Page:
**Title:** Dice Roll Project

**Description:**
This project is a fun way for students to observe the integration of a probability lesson with spreadsheet software. Students will record 36 rolls of a pair of dice. After they record their data, students will manually calculate the mean, median, mode and range. Students will then observe how quickly a computer can do those same calculations and many more things with that same data. Students will also compare experimental outcomes to the theoretical outcome.
**Standard(s): **

**Subject:**Mathematics (7 - 12), or Technology Education (9 - 12)

**Title:**Dice Roll Project

**Description:**This project is a fun way for students to observe the integration of a probability lesson with spreadsheet software. Students will record 36 rolls of a pair of dice. After they record their data, students will manually calculate the mean, median, mode and range. Students will then observe how quickly a computer can do those same calculations and many more things with that same data. Students will also compare experimental outcomes to the theoretical outcome.

**Title:** Boxing Up

**Description:**
In this lesson, from Illuminations, students explore the relationship between theoretical and experimental probabilities. They use an interactive box model that allows them to simulate standard probability experiments such as flipping a coin or rolling a die.
**Standard(s): **

[MA2015] ALT (9-12) 41: (+) Use probabilities to make fair decisions (e.g., drawing by lots, using a random number generator). [S-MD6]

**Subject:**Mathematics

**Title:**Boxing Up

**Description:**In this lesson, from Illuminations, students explore the relationship between theoretical and experimental probabilities. They use an interactive box model that allows them to simulate standard probability experiments such as flipping a coin or rolling a die.

**Thinkfinity Partner:**Illuminations

**Grade Span:**6,7,8

**Title:** Stick or Switch?

**Description:**
This lesson, from Illuminations, presents a version of a classic game-show scenario. You pick one of three doors in hopes of winning the prize. The host opens one of the two remaining doors, which reveals no prize, and then asks if you wish to stick or switch. Which choice gives you the best chance to win? Students explore different approaches to this problem including guesses, experiments, computer simulations, and theoretical models.
**Standard(s): **

[MA2015] PRE (9-12) 50: (+) Define a random variable for a quantity of interest by assigning a numerical value to each event in a sample space; graph the corresponding probability distribution using the same graphical displays as for data distributions. [S-MD1]

**Subject:**Mathematics

**Title:**Stick or Switch?

**Description:**This lesson, from Illuminations, presents a version of a classic game-show scenario. You pick one of three doors in hopes of winning the prize. The host opens one of the two remaining doors, which reveals no prize, and then asks if you wish to stick or switch. Which choice gives you the best chance to win? Students explore different approaches to this problem including guesses, experiments, computer simulations, and theoretical models.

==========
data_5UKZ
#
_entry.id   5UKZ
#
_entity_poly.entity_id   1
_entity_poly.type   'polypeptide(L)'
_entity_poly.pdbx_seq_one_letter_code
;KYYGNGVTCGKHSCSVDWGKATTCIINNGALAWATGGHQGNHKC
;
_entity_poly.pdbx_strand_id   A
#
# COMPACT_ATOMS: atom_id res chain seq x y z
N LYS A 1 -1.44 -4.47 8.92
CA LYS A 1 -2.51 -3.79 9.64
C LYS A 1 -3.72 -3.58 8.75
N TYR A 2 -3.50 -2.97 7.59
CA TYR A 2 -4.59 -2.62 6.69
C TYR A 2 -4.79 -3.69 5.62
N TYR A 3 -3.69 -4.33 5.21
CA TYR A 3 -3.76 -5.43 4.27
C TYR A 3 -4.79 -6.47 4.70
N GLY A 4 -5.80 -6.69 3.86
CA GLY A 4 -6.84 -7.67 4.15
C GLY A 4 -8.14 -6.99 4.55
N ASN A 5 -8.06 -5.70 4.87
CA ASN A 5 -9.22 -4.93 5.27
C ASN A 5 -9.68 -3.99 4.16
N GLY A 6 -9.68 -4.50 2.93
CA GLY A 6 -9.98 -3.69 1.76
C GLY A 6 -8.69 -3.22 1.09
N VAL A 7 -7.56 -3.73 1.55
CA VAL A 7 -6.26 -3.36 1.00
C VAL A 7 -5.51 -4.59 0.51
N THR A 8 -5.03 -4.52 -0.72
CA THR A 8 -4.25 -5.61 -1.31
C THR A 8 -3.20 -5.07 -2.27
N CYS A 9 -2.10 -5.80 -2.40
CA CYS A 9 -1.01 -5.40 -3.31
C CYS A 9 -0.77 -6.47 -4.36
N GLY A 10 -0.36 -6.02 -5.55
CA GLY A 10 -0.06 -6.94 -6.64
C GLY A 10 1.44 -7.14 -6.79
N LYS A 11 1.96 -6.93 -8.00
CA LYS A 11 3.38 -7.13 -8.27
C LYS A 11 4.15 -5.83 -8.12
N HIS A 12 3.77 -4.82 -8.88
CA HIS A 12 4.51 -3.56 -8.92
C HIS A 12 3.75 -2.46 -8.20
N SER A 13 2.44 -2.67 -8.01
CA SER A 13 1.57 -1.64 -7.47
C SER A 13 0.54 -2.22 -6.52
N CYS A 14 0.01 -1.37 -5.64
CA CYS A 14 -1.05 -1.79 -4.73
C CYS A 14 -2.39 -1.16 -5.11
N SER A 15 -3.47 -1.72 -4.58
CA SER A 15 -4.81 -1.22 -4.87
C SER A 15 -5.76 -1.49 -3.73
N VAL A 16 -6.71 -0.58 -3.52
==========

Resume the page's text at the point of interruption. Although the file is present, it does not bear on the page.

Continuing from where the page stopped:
**Thinkfinity Partner:**Illuminations

**Grade Span:**6,7,8,9,10,11,12

**Title:** Sticks and Stones Demo

**Description:**
This student interactive, from an Illuminations lesson, allows students to generate random throws for the game '' Sticks and Stones.'' In the game, three sticks are tossed and a player moves his or her marker according to how the sticks land.
**Standard(s): **

[MA2015] PRE (9-12) 50: (+) Define a random variable for a quantity of interest by assigning a numerical value to each event in a sample space; graph the corresponding probability distribution using the same graphical displays as for data distributions. [S-MD1]

**Subject:**Mathematics

**Title:**Sticks and Stones Demo

**Description:**This student interactive, from an Illuminations lesson, allows students to generate random throws for the game '' Sticks and Stones.'' In the game, three sticks are tossed and a player moves his or her marker according to how the sticks land.

**Thinkfinity Partner:**Illuminations

**Grade Span:**3,4,5,6,7,8

**Title:** Sticks and Stones

**Description:**
In this Illuminations lesson, students play Sticks and Stones, a game based on the Apache game Throw Sticks, which was played at multi-nation celebrations. Students collect data, investigate the likelihood of various moves, and use basic ideas of expected value to determine the average number of turns needed to win a game.
**Standard(s): **

[MA2015] PRE (9-12) 50: (+) Define a random variable for a quantity of interest by assigning a numerical value to each event in a sample space; graph the corresponding probability distribution using the same graphical displays as for data distributions. [S-MD1]

**Subject:**Mathematics

**Title:**Sticks and Stones

**Description:**In this Illuminations lesson, students play Sticks and Stones, a game based on the Apache game Throw Sticks, which was played at multi-nation celebrations. Students collect data, investigate the likelihood of various moves, and use basic ideas of expected value to determine the average number of turns needed to win a game.

**Thinkfinity Partner:**Illuminations

**Grade Span:**3,4,5,6,7,8